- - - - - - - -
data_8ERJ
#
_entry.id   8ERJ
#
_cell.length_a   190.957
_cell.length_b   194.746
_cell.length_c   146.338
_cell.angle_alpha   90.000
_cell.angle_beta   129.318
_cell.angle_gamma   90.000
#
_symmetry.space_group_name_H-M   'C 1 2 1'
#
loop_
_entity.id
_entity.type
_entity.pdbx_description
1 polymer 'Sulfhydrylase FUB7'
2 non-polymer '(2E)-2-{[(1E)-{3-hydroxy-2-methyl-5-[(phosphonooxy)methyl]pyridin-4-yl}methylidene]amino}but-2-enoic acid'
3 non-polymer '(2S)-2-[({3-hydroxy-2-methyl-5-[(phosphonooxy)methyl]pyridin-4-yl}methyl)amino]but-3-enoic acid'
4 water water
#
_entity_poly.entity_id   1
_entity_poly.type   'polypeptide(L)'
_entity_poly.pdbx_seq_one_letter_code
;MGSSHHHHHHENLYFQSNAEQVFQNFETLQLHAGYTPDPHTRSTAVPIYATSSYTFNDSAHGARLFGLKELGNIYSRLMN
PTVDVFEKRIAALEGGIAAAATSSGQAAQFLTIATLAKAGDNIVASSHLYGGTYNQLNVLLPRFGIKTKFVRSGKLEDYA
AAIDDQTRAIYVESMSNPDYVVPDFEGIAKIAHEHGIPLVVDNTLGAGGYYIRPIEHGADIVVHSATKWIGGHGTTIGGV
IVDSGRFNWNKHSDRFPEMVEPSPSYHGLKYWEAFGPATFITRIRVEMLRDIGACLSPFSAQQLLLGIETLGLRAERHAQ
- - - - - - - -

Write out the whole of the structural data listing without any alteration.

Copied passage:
data_8ERJ
#
_entry.id   8ERJ
#
_cell.length_a   190.957
_cell.length_b   194.746
_cell.length_c   146.338
_cell.angle_alpha   90.000
_cell.angle_beta   129.318
_cell.angle_gamma   90.000
#
_symmetry.space_group_name_H-M   'C 1 2 1'
#
loop_
_entity.id
_entity.type
_entity.pdbx_description
1 polymer 'Sulfhydrylase FUB7'
2 non-polymer '(2E)-2-{[(1E)-{3-hydroxy-2-methyl-5-[(phosphonooxy)methyl]pyridin-4-yl}methylidene]amino}but-2-enoic acid'
3 non-polymer '(2S)-2-[({3-hydroxy-2-methyl-5-[(phosphonooxy)methyl]pyridin-4-yl}methyl)amino]but-3-enoic acid'
4 water water
#
_entity_poly.entity_id   1
_entity_poly.type   'polypeptide(L)'
_entity_poly.pdbx_seq_one_letter_code
;MGSSHHHHHHENLYFQSNAEQVFQNFETLQLHAGYTPDPHTRSTAVPIYATSSYTFNDSAHGARLFGLKELGNIYSRLMN
PTVDVFEKRIAALEGGIAAAATSSGQAAQFLTIATLAKAGDNIVASSHLYGGTYNQLNVLLPRFGIKTKFVRSGKLEDYA
AAIDDQTRAIYVESMSNPDYVVPDFEGIAKIAHEHGIPLVVDNTLGAGGYYIRPIEHGADIVVHSATKWIGGHGTTIGGV
IVDSGRFNWNKHSDRFPEMVEPSPSYHGLKYWEAFGPATFITRIRVEMLRDIGACLSPFSAQQLLLGIETLGLRAERHAQ